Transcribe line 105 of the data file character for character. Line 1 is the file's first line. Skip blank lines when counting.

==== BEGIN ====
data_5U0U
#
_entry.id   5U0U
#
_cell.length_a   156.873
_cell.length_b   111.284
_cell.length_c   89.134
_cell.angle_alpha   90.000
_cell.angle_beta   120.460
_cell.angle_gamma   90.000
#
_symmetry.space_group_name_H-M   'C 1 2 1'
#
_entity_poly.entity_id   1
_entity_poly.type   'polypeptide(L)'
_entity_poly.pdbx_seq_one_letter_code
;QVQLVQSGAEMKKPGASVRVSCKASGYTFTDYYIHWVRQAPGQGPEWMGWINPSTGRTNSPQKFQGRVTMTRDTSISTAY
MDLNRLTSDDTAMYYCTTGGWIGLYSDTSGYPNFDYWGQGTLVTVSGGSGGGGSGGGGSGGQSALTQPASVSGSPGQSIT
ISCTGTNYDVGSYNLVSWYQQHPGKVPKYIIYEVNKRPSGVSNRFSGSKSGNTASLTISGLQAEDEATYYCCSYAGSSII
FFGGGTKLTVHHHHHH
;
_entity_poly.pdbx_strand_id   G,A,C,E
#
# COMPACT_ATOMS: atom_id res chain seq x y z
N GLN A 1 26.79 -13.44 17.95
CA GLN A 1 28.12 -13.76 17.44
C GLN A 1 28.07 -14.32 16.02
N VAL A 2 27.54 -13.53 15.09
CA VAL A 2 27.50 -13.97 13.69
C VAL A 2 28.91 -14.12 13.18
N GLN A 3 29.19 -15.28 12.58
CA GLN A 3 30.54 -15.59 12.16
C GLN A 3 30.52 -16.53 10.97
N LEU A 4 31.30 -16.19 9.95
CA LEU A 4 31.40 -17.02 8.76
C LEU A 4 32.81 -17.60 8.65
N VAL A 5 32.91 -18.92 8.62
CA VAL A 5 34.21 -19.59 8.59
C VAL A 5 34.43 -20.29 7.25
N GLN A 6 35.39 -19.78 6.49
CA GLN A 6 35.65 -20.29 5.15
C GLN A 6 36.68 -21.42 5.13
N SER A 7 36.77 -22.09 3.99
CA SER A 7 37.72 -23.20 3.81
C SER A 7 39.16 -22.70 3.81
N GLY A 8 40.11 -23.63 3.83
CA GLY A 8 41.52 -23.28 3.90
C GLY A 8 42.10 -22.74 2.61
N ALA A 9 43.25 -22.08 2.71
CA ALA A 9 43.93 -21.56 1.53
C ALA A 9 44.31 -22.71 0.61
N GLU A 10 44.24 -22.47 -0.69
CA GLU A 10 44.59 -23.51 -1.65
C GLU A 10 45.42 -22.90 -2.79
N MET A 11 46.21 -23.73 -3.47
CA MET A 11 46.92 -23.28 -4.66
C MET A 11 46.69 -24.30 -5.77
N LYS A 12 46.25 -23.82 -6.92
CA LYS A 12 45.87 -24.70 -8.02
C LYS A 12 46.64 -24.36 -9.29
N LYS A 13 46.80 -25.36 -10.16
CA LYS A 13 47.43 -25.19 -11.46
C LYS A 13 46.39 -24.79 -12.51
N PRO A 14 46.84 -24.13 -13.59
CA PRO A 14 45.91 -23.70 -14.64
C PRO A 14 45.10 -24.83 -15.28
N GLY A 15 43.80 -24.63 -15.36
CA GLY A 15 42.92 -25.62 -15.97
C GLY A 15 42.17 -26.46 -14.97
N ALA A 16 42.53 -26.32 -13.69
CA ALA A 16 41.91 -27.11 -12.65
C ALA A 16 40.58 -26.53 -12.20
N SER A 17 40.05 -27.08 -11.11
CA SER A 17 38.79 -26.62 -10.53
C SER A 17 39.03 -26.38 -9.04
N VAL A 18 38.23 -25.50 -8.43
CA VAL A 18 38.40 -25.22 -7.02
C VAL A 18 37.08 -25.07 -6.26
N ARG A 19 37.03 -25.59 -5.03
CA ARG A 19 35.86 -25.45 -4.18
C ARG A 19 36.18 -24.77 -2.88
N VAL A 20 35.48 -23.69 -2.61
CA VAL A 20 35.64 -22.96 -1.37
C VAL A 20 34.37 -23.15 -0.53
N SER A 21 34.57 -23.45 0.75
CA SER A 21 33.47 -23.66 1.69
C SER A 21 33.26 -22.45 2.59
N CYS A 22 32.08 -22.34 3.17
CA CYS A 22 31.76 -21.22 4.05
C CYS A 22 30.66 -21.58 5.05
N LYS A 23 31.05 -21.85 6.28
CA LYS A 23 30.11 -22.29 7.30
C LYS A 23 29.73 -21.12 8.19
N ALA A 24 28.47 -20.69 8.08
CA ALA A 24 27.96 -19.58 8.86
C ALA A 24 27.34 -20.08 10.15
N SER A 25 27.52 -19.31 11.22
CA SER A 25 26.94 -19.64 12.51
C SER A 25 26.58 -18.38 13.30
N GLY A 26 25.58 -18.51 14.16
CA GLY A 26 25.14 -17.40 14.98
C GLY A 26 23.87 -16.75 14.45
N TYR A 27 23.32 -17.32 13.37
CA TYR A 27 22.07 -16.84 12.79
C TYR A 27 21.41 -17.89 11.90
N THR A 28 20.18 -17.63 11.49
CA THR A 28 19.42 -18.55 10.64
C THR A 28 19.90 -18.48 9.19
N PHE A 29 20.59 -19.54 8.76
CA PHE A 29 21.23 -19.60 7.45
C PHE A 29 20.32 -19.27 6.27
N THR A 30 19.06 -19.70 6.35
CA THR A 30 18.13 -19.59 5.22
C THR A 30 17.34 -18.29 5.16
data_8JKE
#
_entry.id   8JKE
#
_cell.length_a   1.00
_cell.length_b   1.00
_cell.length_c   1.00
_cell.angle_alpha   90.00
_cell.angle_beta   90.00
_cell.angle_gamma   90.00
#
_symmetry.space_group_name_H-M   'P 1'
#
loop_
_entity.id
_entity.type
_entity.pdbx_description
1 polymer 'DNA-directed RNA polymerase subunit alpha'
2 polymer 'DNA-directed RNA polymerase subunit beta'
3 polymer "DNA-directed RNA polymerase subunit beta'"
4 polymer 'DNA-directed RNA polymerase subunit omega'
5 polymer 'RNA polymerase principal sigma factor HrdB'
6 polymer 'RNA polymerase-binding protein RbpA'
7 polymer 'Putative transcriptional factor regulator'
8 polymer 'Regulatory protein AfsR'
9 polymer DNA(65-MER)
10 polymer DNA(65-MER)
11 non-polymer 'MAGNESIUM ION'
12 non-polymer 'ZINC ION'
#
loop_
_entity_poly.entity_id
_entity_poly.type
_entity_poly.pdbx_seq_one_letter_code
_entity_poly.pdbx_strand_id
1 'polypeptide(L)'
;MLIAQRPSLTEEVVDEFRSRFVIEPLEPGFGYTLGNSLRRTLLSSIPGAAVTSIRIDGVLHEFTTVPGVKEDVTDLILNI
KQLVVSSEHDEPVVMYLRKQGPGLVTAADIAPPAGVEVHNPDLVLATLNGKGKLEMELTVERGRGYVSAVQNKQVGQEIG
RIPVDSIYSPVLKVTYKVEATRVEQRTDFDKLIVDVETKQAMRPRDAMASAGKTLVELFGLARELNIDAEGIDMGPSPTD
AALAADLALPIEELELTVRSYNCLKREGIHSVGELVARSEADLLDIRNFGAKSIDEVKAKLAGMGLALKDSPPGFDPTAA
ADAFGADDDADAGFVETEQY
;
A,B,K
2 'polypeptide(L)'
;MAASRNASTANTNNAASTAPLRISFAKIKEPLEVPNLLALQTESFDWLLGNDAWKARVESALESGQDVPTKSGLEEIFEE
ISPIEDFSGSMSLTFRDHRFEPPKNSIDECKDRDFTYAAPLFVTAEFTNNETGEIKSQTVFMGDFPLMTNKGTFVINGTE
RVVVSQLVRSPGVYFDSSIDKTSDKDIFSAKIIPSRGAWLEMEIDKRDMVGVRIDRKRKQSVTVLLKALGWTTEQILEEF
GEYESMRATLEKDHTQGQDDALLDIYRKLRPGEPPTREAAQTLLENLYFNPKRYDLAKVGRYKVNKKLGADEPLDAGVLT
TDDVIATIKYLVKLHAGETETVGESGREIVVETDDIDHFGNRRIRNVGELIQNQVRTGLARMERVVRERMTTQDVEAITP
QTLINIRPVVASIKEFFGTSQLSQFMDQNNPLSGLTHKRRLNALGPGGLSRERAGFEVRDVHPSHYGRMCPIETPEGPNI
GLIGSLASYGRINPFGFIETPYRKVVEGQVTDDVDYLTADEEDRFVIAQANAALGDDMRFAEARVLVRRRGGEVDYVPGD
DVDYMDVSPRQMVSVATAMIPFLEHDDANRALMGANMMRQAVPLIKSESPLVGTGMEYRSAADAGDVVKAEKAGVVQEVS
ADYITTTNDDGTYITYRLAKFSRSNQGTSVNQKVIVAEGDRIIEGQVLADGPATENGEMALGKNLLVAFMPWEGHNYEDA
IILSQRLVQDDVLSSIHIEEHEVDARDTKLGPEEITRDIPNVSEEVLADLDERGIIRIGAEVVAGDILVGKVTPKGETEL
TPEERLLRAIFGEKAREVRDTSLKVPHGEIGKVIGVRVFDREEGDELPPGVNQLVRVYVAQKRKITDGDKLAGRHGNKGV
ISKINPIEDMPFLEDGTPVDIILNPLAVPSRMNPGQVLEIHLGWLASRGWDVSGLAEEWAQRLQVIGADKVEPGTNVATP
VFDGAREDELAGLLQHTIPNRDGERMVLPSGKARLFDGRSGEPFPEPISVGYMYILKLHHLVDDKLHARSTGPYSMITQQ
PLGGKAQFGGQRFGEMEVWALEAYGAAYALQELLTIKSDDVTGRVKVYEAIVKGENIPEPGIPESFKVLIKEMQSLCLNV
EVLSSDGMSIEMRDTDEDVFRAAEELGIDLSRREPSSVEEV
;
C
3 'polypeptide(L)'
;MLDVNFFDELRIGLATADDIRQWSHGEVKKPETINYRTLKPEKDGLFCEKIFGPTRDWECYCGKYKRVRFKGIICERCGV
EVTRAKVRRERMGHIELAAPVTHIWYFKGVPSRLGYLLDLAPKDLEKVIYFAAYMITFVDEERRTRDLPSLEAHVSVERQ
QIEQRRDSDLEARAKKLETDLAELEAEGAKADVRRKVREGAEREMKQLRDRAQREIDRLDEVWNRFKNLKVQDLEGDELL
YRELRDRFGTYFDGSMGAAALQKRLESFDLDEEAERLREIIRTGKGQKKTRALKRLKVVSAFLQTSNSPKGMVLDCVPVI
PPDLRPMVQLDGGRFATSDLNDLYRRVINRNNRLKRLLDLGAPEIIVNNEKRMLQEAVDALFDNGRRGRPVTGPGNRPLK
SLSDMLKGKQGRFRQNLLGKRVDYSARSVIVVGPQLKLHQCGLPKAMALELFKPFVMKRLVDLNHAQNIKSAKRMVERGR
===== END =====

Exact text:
C TYR A 27 21.41 -17.89 11.90